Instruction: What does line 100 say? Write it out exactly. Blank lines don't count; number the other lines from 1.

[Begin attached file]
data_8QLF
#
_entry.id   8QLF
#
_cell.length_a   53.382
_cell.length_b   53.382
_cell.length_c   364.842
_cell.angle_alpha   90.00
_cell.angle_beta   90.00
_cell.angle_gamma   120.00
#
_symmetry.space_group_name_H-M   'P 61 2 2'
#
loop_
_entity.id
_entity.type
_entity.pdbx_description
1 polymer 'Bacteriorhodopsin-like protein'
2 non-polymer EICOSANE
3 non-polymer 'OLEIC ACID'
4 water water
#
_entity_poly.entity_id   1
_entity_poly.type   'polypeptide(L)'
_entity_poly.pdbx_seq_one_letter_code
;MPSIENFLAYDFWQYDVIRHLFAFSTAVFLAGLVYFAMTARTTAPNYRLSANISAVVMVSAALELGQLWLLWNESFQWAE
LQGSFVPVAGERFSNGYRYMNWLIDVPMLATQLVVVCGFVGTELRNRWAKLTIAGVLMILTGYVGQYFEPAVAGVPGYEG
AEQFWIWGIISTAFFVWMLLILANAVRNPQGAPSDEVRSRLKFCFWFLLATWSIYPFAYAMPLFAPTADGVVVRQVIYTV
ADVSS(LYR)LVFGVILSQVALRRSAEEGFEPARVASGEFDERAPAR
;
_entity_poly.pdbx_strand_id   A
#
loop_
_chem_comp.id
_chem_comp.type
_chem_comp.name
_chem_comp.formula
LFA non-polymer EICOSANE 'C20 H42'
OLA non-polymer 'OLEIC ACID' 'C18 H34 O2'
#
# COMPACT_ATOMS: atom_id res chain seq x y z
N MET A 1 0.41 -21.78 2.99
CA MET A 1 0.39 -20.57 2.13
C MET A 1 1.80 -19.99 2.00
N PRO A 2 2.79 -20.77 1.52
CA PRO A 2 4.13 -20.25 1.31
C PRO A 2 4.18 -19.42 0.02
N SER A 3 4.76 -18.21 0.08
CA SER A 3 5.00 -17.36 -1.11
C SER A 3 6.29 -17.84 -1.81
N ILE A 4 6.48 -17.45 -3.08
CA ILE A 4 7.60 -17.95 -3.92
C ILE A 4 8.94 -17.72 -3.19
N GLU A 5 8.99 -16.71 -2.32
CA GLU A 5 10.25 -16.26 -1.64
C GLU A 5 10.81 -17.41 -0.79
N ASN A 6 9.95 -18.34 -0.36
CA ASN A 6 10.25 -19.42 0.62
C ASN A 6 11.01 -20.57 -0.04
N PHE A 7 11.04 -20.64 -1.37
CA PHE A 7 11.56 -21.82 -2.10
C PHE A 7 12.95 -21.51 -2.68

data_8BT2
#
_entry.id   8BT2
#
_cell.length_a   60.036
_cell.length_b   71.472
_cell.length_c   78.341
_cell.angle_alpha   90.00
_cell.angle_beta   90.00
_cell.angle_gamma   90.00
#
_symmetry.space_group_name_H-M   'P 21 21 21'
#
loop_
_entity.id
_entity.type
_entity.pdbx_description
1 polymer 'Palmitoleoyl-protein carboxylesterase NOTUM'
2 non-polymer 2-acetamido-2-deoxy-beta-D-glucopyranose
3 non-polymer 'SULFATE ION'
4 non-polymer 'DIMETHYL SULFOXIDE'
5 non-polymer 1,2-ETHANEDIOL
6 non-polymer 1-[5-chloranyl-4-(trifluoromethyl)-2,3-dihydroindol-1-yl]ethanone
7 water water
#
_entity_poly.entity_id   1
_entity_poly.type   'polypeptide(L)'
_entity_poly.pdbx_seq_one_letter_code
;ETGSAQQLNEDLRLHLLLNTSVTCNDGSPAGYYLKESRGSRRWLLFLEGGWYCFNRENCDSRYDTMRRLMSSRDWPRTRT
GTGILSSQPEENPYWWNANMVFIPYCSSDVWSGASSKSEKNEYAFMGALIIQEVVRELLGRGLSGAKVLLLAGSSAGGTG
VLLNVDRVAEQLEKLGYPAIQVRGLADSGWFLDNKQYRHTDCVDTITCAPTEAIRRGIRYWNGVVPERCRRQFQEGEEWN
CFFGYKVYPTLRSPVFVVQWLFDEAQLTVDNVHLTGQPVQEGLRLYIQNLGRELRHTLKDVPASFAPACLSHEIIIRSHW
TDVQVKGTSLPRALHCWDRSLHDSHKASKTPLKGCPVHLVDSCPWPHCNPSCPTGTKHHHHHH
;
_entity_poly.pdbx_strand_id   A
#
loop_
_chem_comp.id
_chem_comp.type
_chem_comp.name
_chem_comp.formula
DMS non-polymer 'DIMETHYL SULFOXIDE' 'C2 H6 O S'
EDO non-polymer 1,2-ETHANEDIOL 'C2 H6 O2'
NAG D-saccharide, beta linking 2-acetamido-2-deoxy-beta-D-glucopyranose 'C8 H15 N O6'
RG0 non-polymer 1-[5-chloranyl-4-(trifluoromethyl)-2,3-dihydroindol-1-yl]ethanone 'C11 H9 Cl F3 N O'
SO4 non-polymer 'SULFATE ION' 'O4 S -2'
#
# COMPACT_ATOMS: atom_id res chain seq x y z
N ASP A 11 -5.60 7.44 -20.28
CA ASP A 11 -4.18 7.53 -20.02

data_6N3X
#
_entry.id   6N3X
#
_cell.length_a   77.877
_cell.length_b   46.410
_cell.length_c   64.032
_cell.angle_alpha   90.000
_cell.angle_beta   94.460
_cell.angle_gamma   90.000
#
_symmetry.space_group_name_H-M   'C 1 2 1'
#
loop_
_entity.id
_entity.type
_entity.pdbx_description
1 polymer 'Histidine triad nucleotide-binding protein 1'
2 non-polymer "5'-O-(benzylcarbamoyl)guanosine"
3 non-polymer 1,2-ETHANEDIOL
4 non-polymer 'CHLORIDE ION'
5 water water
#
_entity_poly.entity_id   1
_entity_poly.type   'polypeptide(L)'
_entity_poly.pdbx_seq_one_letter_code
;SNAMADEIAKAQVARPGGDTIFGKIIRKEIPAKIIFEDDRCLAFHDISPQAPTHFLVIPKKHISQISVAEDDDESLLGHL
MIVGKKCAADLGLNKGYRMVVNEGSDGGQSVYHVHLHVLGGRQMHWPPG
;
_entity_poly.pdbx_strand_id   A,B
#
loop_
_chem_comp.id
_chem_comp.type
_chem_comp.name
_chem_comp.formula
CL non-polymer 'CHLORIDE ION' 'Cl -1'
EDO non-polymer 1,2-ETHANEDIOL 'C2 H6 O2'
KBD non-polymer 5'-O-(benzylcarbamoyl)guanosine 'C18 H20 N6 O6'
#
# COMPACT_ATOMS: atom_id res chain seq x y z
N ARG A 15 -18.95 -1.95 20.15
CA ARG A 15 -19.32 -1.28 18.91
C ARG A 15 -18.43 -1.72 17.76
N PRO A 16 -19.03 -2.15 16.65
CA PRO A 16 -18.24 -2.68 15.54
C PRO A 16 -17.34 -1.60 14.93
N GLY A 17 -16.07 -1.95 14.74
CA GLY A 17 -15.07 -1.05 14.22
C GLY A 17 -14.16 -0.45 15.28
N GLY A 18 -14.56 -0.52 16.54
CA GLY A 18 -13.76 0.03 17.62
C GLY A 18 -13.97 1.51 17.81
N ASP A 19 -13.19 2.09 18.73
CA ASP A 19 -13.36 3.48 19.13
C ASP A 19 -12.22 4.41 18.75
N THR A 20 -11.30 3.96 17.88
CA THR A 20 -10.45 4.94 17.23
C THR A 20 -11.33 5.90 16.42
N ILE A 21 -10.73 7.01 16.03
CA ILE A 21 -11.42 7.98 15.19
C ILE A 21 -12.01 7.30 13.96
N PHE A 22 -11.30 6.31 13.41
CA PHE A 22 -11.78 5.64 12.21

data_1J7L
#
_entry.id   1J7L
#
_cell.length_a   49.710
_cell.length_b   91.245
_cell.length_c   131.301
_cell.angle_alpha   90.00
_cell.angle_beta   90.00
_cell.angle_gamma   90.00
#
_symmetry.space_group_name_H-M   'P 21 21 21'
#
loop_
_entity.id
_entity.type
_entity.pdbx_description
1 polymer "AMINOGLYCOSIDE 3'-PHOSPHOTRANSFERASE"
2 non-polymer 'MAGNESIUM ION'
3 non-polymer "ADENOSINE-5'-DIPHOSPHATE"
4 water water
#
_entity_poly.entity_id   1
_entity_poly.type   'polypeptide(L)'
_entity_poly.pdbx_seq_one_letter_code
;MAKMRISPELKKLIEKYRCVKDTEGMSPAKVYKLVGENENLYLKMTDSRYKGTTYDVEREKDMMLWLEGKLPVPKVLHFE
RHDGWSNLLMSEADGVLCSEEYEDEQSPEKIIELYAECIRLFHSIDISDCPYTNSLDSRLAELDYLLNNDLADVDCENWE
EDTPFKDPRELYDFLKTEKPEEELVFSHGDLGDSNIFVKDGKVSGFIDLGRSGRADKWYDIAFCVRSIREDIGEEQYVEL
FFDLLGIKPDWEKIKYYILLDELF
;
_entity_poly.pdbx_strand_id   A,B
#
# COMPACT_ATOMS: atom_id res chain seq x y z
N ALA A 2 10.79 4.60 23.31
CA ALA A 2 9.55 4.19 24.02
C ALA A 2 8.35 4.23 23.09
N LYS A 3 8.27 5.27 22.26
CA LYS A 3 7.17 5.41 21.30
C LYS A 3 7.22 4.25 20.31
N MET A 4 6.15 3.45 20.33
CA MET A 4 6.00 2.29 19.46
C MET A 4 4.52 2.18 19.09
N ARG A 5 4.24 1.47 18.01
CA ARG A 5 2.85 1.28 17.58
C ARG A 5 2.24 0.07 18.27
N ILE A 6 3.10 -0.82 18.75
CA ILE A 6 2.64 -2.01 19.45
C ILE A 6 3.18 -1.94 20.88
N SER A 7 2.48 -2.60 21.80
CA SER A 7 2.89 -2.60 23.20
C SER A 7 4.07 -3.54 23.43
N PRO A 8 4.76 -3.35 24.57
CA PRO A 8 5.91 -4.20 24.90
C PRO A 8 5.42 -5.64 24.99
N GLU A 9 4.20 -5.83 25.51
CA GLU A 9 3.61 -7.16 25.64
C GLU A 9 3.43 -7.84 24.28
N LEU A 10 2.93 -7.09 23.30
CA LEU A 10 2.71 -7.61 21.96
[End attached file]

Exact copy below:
_chem_comp.id